NEUROwave - Extracorporeal Shock Wave Therapy (ESWT) in Acute Traumatic Complete (AIS A) and Incomplete (AIS B-D) Cross-sectional Lesions on Motor and Sensory Function Within Six Months After Injury

  • End date
    Dec 31, 2023
  • participants needed
  • sponsor
Updated on 16 March 2022


It has been hypothesized that there are two mechanisms of acute traumatic spinal cord injury (SCI): the primary mechanical damage and the secondary injury due to additional pathological processes initiated by the primary injury. Neurological damage due to laceration, contusion, distraction or compression of the spinal cord is called ''primary injury''. This mechanical injury leads to a cascade of biochemical and pathological changes, described as ''secondary injury'', which occurs minutes to weeks after the initial trauma and causes further neurological deterioration. This secondary cascade involves vascular changes, an inflammatory response, neurotoxicity, apoptosis and glial scarring, and further compromises neurological impairment after traumatic spinal cord injury. Edema, ischemia and loss of autoregulation continue to spread bi-directionally from the initial lesion along the spinal cord for up to 72 hours after the trauma.

It has been postulated that the damage caused by the primary injury mechanism is irreversible and therapeutic approaches in recent years have focused on modulating the secondary injury cascade.

Researchers found significantly greater numbers of myelinated fibers in peripheral nerves after a single ESWT application in an experimental model on rats after a homotopic nerve autograft into the sciatic nerve.

In another study a spinal cord ischemia model in mice was performed. ESWT was applied immediately after surgery and the treated animals showed a significantly better motor function and decreased neuronal degeneration compared to the control group within the first 7 days after surgery.

Researchers investigated the effect of low-energy ESWT for the duration of three weeks on a thoracic spinal cord contusion injury model in rats. Animals in the ESWT group demonstrated significantly better locomotor improvement and reduced neuronal loss compared to the control animals at 7, 35, and 42 days after contusion.

It has been postulated previously, that ESWT improves the metabolic activity of various cell types and induces an improved rate of axonal regeneration.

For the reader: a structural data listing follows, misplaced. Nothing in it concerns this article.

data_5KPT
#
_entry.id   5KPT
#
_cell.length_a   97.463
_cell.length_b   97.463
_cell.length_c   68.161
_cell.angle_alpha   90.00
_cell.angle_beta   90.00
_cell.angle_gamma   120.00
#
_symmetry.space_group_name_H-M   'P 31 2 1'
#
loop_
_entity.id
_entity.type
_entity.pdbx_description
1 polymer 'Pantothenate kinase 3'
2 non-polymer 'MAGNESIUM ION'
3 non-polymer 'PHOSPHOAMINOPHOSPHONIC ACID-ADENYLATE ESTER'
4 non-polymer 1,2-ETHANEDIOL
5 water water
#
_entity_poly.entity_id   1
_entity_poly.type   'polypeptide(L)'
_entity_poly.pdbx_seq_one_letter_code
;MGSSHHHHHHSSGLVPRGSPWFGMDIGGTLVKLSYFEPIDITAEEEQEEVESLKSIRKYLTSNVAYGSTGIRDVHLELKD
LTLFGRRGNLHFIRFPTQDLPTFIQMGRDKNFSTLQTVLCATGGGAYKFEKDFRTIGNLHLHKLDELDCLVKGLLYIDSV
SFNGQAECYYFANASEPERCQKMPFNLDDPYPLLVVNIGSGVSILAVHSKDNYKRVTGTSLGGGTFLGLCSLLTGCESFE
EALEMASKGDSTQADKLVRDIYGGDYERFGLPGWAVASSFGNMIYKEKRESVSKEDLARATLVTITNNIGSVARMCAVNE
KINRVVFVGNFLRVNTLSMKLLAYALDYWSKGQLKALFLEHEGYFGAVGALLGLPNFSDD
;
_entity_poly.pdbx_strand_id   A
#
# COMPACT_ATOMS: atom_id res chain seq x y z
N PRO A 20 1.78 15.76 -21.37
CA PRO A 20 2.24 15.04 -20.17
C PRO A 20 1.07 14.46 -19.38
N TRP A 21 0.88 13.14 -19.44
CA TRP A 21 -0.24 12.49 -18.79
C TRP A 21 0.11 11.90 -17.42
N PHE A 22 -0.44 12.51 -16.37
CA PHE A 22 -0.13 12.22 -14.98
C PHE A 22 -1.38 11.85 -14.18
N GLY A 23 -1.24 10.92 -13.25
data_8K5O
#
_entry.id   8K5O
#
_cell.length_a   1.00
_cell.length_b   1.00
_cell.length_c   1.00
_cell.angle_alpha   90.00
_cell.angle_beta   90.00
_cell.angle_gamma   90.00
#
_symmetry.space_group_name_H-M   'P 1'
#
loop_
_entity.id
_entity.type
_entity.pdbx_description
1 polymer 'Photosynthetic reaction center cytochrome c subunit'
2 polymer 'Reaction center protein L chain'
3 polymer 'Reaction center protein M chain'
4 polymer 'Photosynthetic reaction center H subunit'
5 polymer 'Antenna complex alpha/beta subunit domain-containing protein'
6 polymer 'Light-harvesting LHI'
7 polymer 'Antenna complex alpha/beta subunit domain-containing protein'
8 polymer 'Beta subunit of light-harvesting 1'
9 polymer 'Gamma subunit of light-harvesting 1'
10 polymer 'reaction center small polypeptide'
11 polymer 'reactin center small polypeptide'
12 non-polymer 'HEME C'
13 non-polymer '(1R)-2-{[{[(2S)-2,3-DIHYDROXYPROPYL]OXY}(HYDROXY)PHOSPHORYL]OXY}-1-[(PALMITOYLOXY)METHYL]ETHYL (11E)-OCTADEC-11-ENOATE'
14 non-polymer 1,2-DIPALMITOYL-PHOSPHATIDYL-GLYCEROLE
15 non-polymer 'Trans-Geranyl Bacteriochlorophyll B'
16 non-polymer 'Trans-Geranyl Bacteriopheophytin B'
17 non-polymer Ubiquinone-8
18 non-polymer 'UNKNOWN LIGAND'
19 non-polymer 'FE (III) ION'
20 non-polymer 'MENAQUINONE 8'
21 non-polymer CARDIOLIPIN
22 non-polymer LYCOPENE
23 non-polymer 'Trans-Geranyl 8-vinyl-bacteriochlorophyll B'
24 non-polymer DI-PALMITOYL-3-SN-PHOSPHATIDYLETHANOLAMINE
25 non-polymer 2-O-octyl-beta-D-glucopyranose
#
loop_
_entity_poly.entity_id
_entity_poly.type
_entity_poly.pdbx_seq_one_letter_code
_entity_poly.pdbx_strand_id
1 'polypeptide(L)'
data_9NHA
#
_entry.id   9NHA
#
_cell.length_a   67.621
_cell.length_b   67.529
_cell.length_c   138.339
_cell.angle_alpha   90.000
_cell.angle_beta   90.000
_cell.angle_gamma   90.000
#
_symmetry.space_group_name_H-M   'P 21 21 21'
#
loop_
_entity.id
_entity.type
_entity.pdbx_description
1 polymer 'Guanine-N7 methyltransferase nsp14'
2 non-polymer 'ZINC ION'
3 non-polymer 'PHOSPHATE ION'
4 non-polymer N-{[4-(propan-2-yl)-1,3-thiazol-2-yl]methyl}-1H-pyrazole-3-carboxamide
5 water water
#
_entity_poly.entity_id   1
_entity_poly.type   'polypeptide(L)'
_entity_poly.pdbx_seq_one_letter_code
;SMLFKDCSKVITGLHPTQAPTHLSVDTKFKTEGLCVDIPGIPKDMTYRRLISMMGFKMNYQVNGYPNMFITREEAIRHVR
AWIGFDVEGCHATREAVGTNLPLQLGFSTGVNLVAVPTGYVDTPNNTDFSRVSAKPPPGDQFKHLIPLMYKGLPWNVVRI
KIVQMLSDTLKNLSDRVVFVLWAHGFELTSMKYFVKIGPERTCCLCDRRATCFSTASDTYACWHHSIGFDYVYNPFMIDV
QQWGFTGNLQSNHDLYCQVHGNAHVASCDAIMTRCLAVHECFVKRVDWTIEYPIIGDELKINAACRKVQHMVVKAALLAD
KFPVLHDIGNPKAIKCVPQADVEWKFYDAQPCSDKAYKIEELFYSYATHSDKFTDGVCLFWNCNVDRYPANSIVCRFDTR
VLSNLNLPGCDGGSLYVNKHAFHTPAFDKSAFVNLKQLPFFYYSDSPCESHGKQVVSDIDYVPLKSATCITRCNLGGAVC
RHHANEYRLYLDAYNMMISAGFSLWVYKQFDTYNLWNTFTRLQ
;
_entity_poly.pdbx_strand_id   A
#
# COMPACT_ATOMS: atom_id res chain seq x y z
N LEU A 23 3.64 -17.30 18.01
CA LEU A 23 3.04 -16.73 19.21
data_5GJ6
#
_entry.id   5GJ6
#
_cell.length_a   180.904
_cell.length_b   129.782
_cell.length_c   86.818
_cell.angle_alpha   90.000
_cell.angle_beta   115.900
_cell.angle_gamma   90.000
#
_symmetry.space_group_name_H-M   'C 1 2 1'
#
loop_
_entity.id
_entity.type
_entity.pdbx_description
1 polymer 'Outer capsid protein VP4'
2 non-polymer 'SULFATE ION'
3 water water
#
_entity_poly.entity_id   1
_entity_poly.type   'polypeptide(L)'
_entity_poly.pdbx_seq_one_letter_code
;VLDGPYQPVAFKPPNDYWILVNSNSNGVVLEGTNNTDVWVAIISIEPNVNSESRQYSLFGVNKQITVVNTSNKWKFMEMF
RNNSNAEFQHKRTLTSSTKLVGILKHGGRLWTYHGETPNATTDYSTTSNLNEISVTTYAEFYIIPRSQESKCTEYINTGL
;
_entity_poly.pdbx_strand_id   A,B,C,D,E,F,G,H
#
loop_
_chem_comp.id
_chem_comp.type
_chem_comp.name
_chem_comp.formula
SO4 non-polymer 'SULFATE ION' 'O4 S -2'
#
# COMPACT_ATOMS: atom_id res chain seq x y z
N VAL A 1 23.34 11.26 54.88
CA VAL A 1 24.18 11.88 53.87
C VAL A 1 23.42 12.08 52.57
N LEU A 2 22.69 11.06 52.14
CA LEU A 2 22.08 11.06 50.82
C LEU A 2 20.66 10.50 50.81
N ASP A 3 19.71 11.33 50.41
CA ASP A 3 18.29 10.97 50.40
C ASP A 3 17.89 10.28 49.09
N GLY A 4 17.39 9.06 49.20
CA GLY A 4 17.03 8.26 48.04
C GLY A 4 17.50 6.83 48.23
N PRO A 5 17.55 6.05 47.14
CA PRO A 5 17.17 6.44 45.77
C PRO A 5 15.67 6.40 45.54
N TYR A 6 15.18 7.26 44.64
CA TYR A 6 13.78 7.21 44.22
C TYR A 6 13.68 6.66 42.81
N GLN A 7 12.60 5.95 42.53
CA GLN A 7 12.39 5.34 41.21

ESWT might be a promising therapeutic strategy in the treatment of traumatic SCI.

The underlying study aims to investigate the effect of ESWT after acute traumatic spinal cord injury in humans within 48 hours of trauma in order to intervene in the secondary injury phase with the objective to reduce the extent of neuronal damage.

Condition Acute Traumatic Spinal Cord Injury
Treatment Shock waves, dummy head
Clinical Study IdentifierNCT04474106
Last Modified on16 March 2022


Yes No Not Sure

Inclusion Criteria

Patients with acute traumatic spinal injuries who are awake, responsive, and oriented at admission
Patients from the age of 18 years
Admission to hospital within 24 hours after injury
Written consent to participate in the study
Participation in the Austrian Spinal Cord Injury Study (ASCIS)-Registry (only for the Austrian hospitals)

Exclusion Criteria

Patients who cannot cooperate or are not capable to give consent to participate
Serious traumatic brain injuries that prevent accurate participation in study procedures and/or adequacy of informed consent Participation in other interventional clinical trials
Serious concomitant injuries that prevent the neurological initial assessment
Preexisting neurological conditions that affect the primary endpoint of the study and potentially mask or reduce the therapeutic effect of the ESWT application
High dose administration of corticosteroids
Complete spinal cord transection
Patients with pacemakers or implantable defibrillators
Patients who are using devices which are sensitive to electromagnetic radiation
(potential) Pregnancy
Patients with tumors
Patients with severe coagulation disorders
Clear my responses

How to participate?

Step 1 Connect with a study center
What happens next?
  • You can expect the study team to contact you via email or phone in the next few days.
  • Sign up as volunteer to help accelerate the development of new treatments and to get notified about similar trials.

You are contacting

Investigator Avatar

Primary Contact



Additional screening procedures may be conducted by the study team before you can be confirmed eligible to participate.

Learn more

If you are confirmed eligible after full screening, you will be required to understand and sign the informed consent if you decide to enroll in the study. Once enrolled you may be asked to make scheduled visits over a period of time.

Learn more

Complete your scheduled study participation activities and then you are done. You may receive summary of study results if provided by the sponsor.

Learn more

Similar trials to consider


Not finding what you're looking for?

Every year hundreds of thousands of volunteers step forward to participate in research. Sign up as a volunteer and receive email notifications when clinical trials are posted in the medical category of interest to you.

Sign up as volunteer

user name

Added by • 



Reply by • Private

Lorem ipsum dolor sit amet consectetur, adipisicing elit. Ipsa vel nobis alias. Quae eveniet velit voluptate quo doloribus maxime et dicta in sequi, corporis quod. Ea, dolor eius? Dolore, vel!

  The passcode will expire in None.

No annotations made yet

Add a private note
  • abc Select a piece of text from the left.
  • Add notes visible only to you.
  • Send it to people through a passcode protected link.
Add a private note